The African Union Summit is meeting now in Accra, starting on July 1. There has been much talk in African media of Africans solving African problems, and the AU has just taken a giant step in that direction. I hope there is effective follow through, but just making the commitment is a significant stride in the right direction.
Historically Ghana has been a leader in Pan-Africanism, and many Ghanaians believe strongly in how important this is. E.K. Benasah II wrote a post about:
. . . a public Forum (in mid-June) to hear what Ghanaians have to say about the grand project of an African Union government. The forum was organised by a private newspaper, The Statesman; a private English-speaking radio station CITI 97.3FM; Metro TV; and a civil society organisation called the Centre for Democratic Development.
I wish I could have heard what people had to say. He touches on those discussions here. For protection of African peoples and protection of the environment, which comes to the same thing, and to apply some wisdom in the use of resources, African people must stand together. and the Pan-African Infrastructure Development Fund is a strong way to begin.
It is just a beginning. With oil and other resources turning more Western and Eastern attention towards Africa, Africans must stand together to remain standing. As Adam Habib wrote in Business Day:
. . . there is an urgent need to try to develop a continental African response. The failure to develop one would have serious consequences for Africa and undermine all of the significant achievements of the past decade. Given this, should this not be the principal focus of SA in the AU summit starting later this month? Should we not use this opportunity to focus African minds in a realistic attempt to develop a collective African response to a developing continental threat?
The Pan-African Infrastructure Development Fund, as reported in the Business News at GhanaWeb:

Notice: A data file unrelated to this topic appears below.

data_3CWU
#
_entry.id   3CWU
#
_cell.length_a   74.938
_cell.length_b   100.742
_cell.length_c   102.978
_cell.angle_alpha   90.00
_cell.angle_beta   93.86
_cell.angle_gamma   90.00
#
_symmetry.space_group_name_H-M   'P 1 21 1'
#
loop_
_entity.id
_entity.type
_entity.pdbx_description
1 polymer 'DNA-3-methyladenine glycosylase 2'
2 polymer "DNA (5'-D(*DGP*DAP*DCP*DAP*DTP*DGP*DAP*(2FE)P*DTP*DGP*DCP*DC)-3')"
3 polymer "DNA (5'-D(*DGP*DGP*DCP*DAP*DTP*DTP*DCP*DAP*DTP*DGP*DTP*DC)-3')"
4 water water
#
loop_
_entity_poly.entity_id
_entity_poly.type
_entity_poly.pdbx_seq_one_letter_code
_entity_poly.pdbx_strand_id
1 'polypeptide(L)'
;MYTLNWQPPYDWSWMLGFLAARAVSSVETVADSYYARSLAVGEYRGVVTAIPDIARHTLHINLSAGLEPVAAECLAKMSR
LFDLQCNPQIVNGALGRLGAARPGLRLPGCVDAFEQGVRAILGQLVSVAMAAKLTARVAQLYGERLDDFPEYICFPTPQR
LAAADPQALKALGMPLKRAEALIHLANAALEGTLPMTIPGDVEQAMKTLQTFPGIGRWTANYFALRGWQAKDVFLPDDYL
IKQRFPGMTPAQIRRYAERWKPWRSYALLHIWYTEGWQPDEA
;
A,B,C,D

Accra, July 2, GNA – The Pan-African Infrastructure Development Fund (PAIDF) was on Sunday launched at the ongoing 9th African Union Summit with an initial seed money of US$625 million raised from eight investors within the continent.
. . .
The fund, the first of its kind, was a public/private sector initiative, conceived, put together and completely managed by Africans. It sets out to raise at least US$1.2 billion to serve as a financing platform for infrastructure development on the continent, such as would accelerate economic development of Africa and thereby improve the living standards of the continent’s 816 million peoples.
The creation of the fund was also a major step taken by Africans towards having African solutions to African problems, which was what the AU summit and the proposed union government was all about, thereby stopping Africa from continuing as a net exporter of capital through investments and debt repayment.
Mr Mahloepe noted that there were already 18 projects on the pipeline vying for funding from the PAIDF, saying that the strident investment procedures regarding the fund required that not more than 25 per cent would be invested in a particular region, not more than 20 per cent would be invested in a particular country and not more than 30 per cent in a particular sector.
“The 18 projects would require 4.2 billion dollars but by the close of this year we would have only 1.2 billion at our disposal so we intend to select the most viable projects and invest into those – already we are looking at two energy projects and one road project on the continent,” he said.
. . .
Nana Addo Dankwa Akufo Addo, Ghana’s Minister of Foreign Affair, Regional Cooperation and NEPAD described the fund as an historic initiative through which Africa was showing to the international community that “instead of the endless pleas for handouts and gifts we are now paving the way to help ourselves from our own resources.”
“This meeting is different from those in the past where we negotiate for hand outs from the international community – this time we are building our own source of funding for our development,” he said. He noted that poverty on the continent was largely defined by the lack of adequate infrastructure in the individual states and across the continent, saying that the responsibility lied with Africans and nobody else to set the tone for Africa’s development.
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Ms Nkosazana Zuma, South African Minister of Foreign Affairs said the setting up of the fund communicated a clear message to the world that Africa was ready to take up the responsibility of its development into its own hands.
As always, it doesn’t cost much to talk. NEPAD was a source of criticism and controversy today for lack of accomplishments. We will have to watch and see if the actions of the Pan-African Infrastructure Development Fund have any of the strength of the words at its creation. Will the money continue to come in? and will there be accomplishments to show for it? Many of us who remember the resource and ideological Scramble for Africa in the 1980s, dread the possibility of those civil wars, displacements, and refugee flows happening again. The lust for oil could make this time many times worse.